Increase US Competitiveness with China Through AI and Spectrum, Experts Urge

‘If the U.S. doesn’t lead, China will.’

Increase US Competitiveness with China Through AI and Spectrum, Experts Urge
Screenshot of Representative Mike Gallagher, R-Wisconsin.

WASHINGTON, July 20, 2023 – Maintaining U.S. competitiveness with China requires leveraging artificial intelligence for supply chain monitoring and allocating mid-band spectrum for commercial use, said experts Thursday.

It is critical that the United States reduces its dependency on China in key areas including microelectronics, electric vehicles, solar panels, pharmaceutical ingredients, rare earth minerals processing, and more, said Rep. Mike Gallagher, R-Wisconsin, at a Punchbowl News event. He added that it is essential that American companies and governments are aware of their own supply chain risks and vulnerable areas.

Artificial intelligence can be deployed to understand vulnerabilities in the supply chain, said Carrie Wibben, president of government solutions at supply chain management software company Exiger.

American adversaries have been using AI for a long time to understand where to penetrate American supply chain ecosystem to obtain a strategic advantage over the country, said Wibben. She reported that the Department of Defense is moving quickly to increase visibility in its supply chain and implement new technology.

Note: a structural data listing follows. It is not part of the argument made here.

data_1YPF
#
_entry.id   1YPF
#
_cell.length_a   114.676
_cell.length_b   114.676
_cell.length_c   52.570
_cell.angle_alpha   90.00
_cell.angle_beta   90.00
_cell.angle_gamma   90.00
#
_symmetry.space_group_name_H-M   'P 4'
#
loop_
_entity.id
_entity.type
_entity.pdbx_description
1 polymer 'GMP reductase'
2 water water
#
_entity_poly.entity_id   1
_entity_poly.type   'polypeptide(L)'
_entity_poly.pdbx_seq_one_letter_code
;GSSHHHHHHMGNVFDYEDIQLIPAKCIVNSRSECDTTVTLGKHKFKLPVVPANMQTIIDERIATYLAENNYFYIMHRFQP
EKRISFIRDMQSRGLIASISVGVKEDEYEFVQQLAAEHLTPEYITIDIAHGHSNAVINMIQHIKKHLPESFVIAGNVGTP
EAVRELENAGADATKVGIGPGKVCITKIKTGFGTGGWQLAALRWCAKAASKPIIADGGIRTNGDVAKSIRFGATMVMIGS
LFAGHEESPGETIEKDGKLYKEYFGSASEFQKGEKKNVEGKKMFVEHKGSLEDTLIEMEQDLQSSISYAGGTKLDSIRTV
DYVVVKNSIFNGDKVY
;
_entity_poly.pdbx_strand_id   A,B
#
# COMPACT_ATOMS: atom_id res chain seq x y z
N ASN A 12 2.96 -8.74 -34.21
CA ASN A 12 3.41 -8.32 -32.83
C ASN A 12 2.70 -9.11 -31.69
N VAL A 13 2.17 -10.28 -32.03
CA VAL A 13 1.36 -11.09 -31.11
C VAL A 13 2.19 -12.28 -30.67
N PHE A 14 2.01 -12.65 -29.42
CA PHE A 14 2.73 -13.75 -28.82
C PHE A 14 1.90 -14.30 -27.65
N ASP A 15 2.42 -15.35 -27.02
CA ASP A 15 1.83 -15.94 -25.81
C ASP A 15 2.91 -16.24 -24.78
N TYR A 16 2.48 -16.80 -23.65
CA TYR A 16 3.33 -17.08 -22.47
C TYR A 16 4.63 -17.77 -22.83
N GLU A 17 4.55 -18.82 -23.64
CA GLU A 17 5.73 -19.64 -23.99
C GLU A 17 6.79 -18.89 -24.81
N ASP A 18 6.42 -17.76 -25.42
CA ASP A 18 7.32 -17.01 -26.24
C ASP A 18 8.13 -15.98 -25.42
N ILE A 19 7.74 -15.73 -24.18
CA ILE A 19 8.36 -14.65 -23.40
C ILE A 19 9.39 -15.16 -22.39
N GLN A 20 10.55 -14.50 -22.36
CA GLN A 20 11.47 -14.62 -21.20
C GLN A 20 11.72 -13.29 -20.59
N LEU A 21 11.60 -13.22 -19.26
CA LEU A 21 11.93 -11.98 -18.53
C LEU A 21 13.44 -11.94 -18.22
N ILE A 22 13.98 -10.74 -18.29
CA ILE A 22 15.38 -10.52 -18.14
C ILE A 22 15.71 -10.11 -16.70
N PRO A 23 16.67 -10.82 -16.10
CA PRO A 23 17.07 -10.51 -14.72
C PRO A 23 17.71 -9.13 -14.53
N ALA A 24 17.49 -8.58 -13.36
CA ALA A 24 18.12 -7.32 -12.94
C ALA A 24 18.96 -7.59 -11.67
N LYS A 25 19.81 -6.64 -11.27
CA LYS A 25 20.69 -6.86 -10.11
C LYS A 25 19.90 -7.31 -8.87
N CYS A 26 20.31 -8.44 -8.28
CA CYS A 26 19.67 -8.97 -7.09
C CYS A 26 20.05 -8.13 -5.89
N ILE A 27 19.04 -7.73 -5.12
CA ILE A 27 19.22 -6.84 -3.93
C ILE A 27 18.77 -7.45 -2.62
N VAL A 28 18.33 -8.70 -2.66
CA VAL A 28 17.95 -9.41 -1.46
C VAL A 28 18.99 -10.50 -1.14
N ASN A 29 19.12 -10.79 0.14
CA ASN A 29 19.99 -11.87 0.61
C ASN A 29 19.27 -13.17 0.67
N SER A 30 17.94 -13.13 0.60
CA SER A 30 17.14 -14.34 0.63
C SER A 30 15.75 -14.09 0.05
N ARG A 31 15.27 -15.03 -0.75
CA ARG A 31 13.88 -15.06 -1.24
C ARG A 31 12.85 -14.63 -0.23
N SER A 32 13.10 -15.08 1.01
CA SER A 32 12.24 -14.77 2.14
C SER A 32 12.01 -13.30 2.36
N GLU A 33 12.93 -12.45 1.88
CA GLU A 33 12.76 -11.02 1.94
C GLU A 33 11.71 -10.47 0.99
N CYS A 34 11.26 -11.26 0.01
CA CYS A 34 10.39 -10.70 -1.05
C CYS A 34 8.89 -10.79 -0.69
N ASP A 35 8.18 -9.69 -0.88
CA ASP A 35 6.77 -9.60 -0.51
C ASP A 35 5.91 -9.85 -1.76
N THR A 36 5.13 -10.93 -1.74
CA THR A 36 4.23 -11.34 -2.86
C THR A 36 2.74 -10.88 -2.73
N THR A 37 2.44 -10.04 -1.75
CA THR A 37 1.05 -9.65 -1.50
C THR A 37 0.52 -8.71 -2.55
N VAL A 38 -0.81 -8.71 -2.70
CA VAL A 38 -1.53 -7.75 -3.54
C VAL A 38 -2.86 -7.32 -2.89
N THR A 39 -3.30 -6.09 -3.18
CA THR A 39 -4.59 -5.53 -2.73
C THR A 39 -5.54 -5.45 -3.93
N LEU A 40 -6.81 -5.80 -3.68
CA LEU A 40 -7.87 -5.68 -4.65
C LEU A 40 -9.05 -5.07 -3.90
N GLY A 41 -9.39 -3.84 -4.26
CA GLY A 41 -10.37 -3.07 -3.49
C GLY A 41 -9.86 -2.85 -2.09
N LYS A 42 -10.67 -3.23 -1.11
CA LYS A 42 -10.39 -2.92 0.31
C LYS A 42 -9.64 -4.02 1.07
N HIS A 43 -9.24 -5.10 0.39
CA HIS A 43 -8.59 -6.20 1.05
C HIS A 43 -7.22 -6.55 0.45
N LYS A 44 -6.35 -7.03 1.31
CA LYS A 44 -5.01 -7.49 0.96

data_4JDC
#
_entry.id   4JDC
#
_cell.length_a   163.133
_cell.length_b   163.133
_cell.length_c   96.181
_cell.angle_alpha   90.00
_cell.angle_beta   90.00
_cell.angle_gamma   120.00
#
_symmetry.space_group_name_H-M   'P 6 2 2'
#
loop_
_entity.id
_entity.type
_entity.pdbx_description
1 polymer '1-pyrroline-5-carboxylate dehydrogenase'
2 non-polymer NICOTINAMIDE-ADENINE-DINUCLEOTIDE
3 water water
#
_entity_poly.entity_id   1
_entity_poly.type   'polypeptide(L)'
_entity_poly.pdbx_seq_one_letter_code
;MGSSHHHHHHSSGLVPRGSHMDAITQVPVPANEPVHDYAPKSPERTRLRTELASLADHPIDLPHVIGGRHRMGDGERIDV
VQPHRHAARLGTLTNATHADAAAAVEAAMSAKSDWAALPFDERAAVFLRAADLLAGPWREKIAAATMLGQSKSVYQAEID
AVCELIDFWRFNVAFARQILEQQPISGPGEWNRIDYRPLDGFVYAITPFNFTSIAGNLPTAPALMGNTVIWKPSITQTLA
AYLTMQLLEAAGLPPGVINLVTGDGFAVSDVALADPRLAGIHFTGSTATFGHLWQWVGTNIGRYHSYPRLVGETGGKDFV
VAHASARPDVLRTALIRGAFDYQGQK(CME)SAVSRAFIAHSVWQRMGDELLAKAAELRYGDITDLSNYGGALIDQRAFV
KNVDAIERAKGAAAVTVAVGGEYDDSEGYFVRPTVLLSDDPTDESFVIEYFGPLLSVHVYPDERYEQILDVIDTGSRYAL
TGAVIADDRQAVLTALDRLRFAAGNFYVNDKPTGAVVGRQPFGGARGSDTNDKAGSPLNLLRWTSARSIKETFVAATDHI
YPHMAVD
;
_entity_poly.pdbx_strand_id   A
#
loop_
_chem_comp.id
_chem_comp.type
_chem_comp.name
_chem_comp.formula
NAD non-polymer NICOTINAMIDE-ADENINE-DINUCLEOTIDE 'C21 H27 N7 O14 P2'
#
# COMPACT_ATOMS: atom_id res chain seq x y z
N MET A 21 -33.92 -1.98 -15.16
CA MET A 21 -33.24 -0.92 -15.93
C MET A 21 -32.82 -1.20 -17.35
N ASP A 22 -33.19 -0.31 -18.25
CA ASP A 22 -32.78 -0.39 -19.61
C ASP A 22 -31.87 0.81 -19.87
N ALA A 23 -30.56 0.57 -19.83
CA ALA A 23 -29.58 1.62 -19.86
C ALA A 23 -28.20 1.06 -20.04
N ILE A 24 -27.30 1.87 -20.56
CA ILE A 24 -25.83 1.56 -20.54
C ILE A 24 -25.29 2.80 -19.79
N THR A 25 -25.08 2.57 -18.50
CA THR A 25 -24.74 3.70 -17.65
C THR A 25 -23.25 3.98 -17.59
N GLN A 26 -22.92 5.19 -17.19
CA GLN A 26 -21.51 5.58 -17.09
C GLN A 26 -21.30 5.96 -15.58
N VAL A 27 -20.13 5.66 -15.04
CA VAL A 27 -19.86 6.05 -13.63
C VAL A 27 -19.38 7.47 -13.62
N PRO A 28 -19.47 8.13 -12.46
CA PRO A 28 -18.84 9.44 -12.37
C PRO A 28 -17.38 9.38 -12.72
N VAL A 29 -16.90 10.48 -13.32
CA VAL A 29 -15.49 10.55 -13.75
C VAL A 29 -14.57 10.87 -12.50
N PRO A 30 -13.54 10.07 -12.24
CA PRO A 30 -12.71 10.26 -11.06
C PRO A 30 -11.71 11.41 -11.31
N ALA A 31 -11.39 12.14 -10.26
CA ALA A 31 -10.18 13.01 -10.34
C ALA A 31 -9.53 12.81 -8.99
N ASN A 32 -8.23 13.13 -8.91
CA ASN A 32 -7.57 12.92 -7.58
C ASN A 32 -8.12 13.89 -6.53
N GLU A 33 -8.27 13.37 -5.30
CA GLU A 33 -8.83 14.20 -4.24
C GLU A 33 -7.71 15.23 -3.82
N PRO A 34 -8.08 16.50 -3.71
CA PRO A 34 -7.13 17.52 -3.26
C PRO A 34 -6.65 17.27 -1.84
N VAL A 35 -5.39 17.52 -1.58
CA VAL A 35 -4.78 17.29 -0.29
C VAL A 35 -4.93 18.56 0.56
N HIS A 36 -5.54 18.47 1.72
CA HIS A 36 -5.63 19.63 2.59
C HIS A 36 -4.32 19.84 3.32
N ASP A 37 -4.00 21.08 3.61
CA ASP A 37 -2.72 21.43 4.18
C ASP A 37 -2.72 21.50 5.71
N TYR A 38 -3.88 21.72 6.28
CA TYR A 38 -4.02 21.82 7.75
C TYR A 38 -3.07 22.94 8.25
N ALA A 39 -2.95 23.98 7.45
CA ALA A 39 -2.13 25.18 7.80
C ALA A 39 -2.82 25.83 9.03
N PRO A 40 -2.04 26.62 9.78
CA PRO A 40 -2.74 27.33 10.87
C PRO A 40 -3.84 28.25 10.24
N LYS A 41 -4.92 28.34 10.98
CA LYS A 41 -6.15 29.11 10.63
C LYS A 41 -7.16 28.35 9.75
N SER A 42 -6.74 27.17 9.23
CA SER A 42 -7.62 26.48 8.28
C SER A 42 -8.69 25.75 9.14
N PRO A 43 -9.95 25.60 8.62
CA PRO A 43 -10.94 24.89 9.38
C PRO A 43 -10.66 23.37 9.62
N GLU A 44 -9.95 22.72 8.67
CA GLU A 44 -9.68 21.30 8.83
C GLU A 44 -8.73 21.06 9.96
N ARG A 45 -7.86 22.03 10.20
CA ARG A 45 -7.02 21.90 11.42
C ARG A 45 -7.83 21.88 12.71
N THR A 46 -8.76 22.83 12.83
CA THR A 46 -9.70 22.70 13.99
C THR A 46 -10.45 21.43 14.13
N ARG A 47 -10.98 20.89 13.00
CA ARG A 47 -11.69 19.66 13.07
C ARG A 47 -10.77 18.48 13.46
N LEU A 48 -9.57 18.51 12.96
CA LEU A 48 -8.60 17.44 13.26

AI and supply chains are the two fronts the U.S. competes in to maintain global dominance, said Wibben. She encouraged the coordination of the two to develop a strategy to keep U.S. global competitiveness and increase national security.

A major concern in Congress is the nation’s reliance on China for its supply chain, added Rep. Raja Krishnamoorthi, D-Illinois. He said that the best solution is diversifying in the private sector, meaning that companies have redundant suppliers.

In many cases, this can be done without government intervention but where the private sector doesn’t have the knowledge base to replicate these systems, it is essential that the government step in and provide incentives, Krishnamoorthi said. Congress has passed several laws, including the Inflation Reduction Act and the CHIPS and Science Act that invest billions of dollars into American-made clean energy and semiconductors.

Krishnamoorthi said that the White House is doing what it can to prevent aggression from the Peoples Republic of China materializing into conflict.

Need more spectrum

Allocating more licensed spectrum for commercial use to support 5G is essential to maintaining US competitiveness with China, said panelists at a separate American Enterprise Institute event Thursday.

Next generation wireless mobile network, 5G, enables higher speeds with low latency and more reliability. For a democratic state, 5G will enable more expression, innovation, human freedom, and opportunities to solve world challenges of health and climate, said Clete Johnson, senior fellow at the Center for Strategic and International Studies. For an authoritarian state, the same technology will enable policing of citizens, social control, and an overarching understanding of what people are doing, said Johnson.